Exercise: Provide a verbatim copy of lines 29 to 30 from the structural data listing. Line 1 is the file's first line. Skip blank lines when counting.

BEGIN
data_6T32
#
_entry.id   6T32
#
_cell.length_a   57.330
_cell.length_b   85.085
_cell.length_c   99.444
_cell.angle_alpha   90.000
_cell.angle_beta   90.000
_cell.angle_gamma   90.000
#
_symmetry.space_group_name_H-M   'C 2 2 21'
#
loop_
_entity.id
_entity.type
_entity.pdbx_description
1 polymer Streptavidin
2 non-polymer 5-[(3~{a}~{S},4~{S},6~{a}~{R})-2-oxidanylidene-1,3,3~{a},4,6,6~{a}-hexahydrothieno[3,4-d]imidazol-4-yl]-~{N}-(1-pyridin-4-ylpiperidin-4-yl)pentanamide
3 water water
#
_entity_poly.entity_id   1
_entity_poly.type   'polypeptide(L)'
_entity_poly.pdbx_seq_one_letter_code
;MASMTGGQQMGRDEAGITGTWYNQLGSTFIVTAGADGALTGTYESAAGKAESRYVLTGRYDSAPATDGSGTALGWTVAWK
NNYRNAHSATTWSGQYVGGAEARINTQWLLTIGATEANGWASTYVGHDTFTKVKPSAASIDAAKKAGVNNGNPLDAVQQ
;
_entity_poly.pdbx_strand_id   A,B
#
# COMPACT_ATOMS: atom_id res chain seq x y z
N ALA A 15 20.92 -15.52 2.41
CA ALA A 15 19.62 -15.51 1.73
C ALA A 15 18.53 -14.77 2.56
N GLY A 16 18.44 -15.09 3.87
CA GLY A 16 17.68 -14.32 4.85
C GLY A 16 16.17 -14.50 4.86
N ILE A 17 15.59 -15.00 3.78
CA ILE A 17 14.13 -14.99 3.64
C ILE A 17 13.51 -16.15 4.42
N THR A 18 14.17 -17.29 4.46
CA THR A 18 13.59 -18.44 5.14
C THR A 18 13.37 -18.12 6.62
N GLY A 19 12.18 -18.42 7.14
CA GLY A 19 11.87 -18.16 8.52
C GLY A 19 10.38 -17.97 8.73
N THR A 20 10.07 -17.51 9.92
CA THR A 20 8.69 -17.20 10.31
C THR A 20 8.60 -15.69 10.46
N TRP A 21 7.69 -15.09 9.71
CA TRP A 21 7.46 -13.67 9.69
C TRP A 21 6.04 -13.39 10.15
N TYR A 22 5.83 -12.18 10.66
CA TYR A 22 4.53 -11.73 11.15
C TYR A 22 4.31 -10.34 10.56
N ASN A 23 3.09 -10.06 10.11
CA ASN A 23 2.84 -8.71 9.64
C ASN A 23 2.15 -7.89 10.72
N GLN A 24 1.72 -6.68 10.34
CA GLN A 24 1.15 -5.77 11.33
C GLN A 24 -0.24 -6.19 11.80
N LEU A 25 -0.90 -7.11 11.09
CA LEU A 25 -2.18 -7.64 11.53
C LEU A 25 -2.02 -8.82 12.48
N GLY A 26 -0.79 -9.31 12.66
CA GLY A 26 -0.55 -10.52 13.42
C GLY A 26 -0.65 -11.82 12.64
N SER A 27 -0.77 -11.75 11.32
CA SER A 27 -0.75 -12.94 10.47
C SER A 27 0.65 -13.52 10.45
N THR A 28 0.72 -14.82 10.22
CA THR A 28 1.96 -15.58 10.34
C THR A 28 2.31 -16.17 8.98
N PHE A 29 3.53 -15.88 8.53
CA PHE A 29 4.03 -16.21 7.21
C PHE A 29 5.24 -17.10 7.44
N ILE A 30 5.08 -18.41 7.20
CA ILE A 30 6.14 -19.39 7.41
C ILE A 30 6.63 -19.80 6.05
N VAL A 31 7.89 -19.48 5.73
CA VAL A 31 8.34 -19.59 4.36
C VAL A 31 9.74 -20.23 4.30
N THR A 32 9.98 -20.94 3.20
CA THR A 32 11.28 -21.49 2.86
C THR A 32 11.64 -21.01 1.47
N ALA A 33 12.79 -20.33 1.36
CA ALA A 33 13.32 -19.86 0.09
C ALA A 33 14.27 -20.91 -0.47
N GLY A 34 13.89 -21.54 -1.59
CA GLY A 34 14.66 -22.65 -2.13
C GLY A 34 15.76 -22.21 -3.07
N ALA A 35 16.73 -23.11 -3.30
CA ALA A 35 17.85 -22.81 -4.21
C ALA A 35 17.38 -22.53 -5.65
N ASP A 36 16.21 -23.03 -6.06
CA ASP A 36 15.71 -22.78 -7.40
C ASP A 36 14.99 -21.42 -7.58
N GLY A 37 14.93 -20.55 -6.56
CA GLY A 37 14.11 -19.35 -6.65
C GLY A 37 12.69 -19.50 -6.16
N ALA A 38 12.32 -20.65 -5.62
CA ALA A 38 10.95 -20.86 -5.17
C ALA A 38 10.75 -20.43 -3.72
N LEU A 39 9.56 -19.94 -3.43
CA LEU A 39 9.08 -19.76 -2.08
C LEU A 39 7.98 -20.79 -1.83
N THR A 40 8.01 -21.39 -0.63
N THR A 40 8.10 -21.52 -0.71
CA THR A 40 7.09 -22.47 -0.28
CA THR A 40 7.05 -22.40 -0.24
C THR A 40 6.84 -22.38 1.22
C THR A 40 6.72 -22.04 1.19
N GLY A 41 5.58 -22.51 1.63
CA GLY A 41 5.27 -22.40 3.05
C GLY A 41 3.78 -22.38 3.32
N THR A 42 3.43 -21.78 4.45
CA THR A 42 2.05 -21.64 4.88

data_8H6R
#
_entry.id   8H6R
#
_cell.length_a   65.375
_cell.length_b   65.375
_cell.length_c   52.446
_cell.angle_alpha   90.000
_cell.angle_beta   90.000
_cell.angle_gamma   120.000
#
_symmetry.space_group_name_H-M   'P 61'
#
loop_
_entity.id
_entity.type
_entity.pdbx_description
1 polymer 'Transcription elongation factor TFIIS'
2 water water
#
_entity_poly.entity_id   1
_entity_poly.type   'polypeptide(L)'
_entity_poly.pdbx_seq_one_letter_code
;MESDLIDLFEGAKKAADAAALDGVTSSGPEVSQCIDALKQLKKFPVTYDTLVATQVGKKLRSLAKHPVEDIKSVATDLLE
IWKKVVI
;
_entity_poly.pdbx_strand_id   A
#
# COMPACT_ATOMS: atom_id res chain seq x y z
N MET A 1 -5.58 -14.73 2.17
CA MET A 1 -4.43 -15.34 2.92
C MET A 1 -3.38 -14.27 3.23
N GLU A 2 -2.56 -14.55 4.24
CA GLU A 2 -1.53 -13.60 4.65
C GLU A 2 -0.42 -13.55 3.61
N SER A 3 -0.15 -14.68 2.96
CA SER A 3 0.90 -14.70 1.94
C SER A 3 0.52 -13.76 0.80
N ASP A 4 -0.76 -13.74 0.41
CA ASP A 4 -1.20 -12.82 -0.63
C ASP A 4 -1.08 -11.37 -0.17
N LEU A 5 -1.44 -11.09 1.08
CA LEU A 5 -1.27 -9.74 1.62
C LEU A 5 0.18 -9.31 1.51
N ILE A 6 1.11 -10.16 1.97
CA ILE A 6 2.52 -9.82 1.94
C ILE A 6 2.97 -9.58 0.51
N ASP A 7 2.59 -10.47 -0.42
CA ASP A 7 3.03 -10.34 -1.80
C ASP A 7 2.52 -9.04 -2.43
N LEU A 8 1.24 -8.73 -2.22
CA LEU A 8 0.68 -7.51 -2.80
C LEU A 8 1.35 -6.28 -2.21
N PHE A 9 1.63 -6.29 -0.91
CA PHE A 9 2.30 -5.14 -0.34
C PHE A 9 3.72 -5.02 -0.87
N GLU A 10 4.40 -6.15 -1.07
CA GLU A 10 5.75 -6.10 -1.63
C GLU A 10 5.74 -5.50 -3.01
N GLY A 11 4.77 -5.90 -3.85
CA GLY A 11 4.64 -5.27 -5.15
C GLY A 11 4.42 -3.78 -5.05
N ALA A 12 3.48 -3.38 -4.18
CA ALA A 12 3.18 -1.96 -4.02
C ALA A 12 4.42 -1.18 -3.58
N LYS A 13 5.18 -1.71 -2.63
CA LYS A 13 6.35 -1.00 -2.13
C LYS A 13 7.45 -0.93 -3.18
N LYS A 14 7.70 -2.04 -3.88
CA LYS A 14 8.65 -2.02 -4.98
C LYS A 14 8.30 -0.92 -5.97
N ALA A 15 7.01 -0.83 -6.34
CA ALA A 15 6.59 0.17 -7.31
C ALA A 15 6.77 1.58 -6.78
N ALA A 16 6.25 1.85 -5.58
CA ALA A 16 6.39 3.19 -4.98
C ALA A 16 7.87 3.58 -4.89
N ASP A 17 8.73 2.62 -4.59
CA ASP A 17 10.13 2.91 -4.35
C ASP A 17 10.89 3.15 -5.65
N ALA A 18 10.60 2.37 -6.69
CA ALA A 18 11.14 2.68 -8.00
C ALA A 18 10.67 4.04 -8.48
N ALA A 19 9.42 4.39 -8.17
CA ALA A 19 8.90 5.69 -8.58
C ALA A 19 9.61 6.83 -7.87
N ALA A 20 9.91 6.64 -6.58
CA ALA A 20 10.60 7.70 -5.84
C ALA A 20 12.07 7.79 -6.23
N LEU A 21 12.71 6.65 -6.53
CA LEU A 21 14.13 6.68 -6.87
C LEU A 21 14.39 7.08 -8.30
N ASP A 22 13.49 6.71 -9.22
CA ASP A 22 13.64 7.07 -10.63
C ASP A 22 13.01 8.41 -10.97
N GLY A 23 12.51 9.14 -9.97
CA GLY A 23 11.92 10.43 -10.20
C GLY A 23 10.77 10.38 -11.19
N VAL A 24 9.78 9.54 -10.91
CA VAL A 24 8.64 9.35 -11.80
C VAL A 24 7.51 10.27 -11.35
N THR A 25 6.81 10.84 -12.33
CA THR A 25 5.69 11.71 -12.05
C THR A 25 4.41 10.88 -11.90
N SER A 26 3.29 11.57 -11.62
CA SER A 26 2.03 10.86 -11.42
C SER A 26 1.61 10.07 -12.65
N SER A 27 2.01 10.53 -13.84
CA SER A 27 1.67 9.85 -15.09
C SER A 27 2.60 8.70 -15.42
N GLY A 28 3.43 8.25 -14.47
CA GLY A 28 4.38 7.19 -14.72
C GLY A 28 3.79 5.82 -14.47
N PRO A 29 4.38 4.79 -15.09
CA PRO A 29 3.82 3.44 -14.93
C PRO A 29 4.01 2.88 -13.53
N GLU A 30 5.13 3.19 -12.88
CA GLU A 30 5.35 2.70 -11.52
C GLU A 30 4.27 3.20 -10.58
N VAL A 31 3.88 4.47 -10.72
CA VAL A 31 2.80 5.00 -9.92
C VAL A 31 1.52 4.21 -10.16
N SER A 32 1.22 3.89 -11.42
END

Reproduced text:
#
# COMPACT_ATOMS: atom_id res chain seq x y z